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    • CommentRowNumber1.
    • CommentAuthorUrs
    • CommentTimeJul 9th 2010

    Igor Bakovic created Diaconescu’s theorem

    • CommentRowNumber2.
    • CommentAuthorHarry Gindi
    • CommentTimeJul 9th 2010
    • (edited Jul 9th 2010)

    nm.

    • CommentRowNumber3.
    • CommentAuthorzskoda
    • CommentTimeJul 9th 2010

    Nanometer or New Mexico ?

    • CommentRowNumber4.
    • CommentAuthorHarry Gindi
    • CommentTimeJul 9th 2010

    I posted something that was incorrect and quickly edited/deleted it.

    Let’s just say I confused Diaconescu and Popescu.

    • CommentRowNumber5.
    • CommentAuthorUrs
    • CommentTimeJul 9th 2010

    We need to do something to the entry classifying topos now. That focuses on algebraic theories. We need to say something about classifying toposes for torsors. Of course the Diaconesu-page now does precisely that in a way, but it should be expanded on at classifying topos.

    • CommentRowNumber6.
    • CommentAuthorMike Shulman
    • CommentTimeJul 9th 2010

    Of course, the classifying topos for torsors is a special case of the classifying topos for a geometric theory, and can be identified with the theory of flat functors on a category.

    • CommentRowNumber7.
    • CommentAuthorJohn Baez
    • CommentTimeJul 9th 2010

    On classifying topos I see a discussion “for groups”, which explains how to construct the essentially algebraic theory (i.e., finite limits theory) of groups. But it doesn’t seem to explain the classifying topos for groups! Is the idea that later someone will come along and explain that taking presheaves on the finite limits theory for groups will give the classifying topos for groups?

    This is in fact the only construction of classifying topoi that I thought I understood. I thought Urs was saying there was too much focus on this construction, but now it seems there’s not enough!

    • CommentRowNumber8.
    • CommentAuthorUrs
    • CommentTimeJul 9th 2010
    • (edited Jul 9th 2010)

    Of course, the classifying topos for torsors is a special case of the classifying topos for a geometric theory, and can be identified with the theory of flat functors on a category.

    Over a fixed group? How does this work?

    • CommentRowNumber9.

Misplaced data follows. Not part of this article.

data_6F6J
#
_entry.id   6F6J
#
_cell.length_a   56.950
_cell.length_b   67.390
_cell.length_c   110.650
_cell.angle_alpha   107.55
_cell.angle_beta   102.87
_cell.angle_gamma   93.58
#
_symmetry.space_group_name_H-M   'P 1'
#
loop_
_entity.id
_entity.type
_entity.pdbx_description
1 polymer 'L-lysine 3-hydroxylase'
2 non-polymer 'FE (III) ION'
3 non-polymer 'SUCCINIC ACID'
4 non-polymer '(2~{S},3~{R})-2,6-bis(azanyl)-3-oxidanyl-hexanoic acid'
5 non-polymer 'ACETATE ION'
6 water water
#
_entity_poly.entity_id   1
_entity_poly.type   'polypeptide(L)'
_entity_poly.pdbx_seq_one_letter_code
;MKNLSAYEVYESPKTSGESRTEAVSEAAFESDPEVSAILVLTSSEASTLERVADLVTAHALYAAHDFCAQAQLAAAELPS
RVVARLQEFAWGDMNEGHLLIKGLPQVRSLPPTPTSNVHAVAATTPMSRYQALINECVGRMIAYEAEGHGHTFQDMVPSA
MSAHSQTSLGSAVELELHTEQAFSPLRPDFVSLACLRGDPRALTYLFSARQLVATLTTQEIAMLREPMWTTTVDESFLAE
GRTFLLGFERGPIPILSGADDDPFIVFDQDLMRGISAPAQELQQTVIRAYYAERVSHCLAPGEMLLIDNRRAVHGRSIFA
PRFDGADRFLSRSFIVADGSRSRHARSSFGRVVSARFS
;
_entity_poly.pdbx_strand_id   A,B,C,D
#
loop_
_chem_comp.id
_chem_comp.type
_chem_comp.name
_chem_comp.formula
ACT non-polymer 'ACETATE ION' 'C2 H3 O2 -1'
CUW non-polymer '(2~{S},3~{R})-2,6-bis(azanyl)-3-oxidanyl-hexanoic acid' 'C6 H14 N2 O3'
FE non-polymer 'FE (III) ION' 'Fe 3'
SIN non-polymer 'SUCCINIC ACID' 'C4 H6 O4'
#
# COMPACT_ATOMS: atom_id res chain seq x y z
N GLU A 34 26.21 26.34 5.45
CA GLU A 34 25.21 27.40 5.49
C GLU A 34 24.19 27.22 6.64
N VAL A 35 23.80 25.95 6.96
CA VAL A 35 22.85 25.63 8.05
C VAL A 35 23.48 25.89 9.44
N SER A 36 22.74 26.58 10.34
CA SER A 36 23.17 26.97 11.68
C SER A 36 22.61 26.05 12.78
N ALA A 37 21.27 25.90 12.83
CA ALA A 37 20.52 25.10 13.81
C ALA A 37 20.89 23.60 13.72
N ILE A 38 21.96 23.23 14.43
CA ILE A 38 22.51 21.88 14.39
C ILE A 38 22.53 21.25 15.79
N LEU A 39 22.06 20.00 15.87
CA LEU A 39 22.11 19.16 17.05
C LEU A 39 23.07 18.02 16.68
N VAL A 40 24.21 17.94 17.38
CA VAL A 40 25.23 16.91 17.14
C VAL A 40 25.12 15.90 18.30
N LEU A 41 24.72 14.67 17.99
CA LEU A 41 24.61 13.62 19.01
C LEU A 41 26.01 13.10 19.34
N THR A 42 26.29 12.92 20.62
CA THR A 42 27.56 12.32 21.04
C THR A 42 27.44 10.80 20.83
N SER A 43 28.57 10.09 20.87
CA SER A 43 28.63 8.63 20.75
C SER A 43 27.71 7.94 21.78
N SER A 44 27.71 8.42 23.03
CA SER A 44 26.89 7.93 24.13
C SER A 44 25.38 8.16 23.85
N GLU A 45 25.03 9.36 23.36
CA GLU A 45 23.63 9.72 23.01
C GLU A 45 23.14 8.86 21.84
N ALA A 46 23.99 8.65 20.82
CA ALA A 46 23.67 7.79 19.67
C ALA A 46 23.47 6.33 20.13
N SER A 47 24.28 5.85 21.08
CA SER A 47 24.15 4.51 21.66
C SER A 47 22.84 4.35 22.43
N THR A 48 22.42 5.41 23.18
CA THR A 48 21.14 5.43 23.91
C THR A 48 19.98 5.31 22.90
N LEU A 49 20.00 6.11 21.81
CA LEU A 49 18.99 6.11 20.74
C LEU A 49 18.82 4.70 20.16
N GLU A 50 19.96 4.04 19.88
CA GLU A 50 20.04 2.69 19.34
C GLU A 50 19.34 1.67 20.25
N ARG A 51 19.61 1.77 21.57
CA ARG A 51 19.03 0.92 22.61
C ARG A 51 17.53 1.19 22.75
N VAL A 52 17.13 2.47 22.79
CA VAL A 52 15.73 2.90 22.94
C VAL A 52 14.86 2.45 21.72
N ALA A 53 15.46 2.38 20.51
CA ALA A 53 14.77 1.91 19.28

• CommentAuthorTodd_Trimble
    • CommentTimeJul 10th 2010

    Set GSet^G classifies GG-torsors for a group GG. This is actually a good illustration of Diaconescu’s theorem proper.

    • CommentRowNumber10.
    • CommentAuthorMike Shulman
    • CommentTimeJul 10th 2010

    @John: That’s weird… yes, someone should come along and explain that! I didn’t realize that that example left off in the middle that way.

    @Urs: What Todd said. The same is true for any category C in place of G, when you define a “C-torsor” to mean a flat functor out of C (which generalizes the notion of torsor for a group), and that is then exactly Diaconescu’s theorem.

    • CommentRowNumber11.
    • CommentAuthorJohn Baez
    • CommentTimeJul 10th 2010

    Thanks for reassuring me I’m not insane, Mike. I’ll change that entry now while I’m waiting for the shuttle to pick me up and take me to the plane to Singapore.

    • CommentRowNumber12.
    • CommentAuthorEric
    • CommentTimeJul 10th 2010

    Welcome to Asia :)

    • CommentRowNumber13.
    • CommentAuthorJohn Baez
    • CommentTimeJul 10th 2010
    • (edited Jul 10th 2010)

    I won’t leave my house for 3 more hours, but thanks!

    While I’m waiting, I made a preliminary stab at fixing the discussion “for groups” in classifying topos, and also the previous section, “Background on the theory of theories” - which is really a general overview of 3 of our favorite doctrines. I’m not very happy with it; in particular I find it clunky to distinguish notationally between a “theory” (in some doctrine) and its “classifying category” (which is a category in that doctrine), but I wasn’t feeling brave enough to change this from the way the previous folks had written it.

    What is SetSet the classifying topos for?

    What is the category of simplicial sets the classifying topos for?

    What is the category of presheaves on FinSetFinSet the classifying topos for?

    What is the category of presheaves on FinSet opFinSet^{op} the classifying topos for?

    I have known the answer to some of these, at certain times… Someone should put the answers into the nnLab!

    Let’s see, FinSetFinSet is the free category with finite colimits on one object. So FinSet opFinSet^{op} is the free category with finite limits on one object - that is, the finite limits theory of an object. So presheaves on this should be the classifying topos for an object.

    The category 11 is the free category with finite colimits on nothing - that is, the initial category with finite colimits. So, 1 op11^{op} \cong 1 is also the free category with finite limits on nothing - that is, the finite limits theory of nothing. So the category of presheaves on this, namely the category SetSet, should be the classifying topos for “nothing”.

    Is this right? Just killing time…

    • CommentRowNumber14.
    • CommentAuthorJohn Baez
    • CommentTimeJul 10th 2010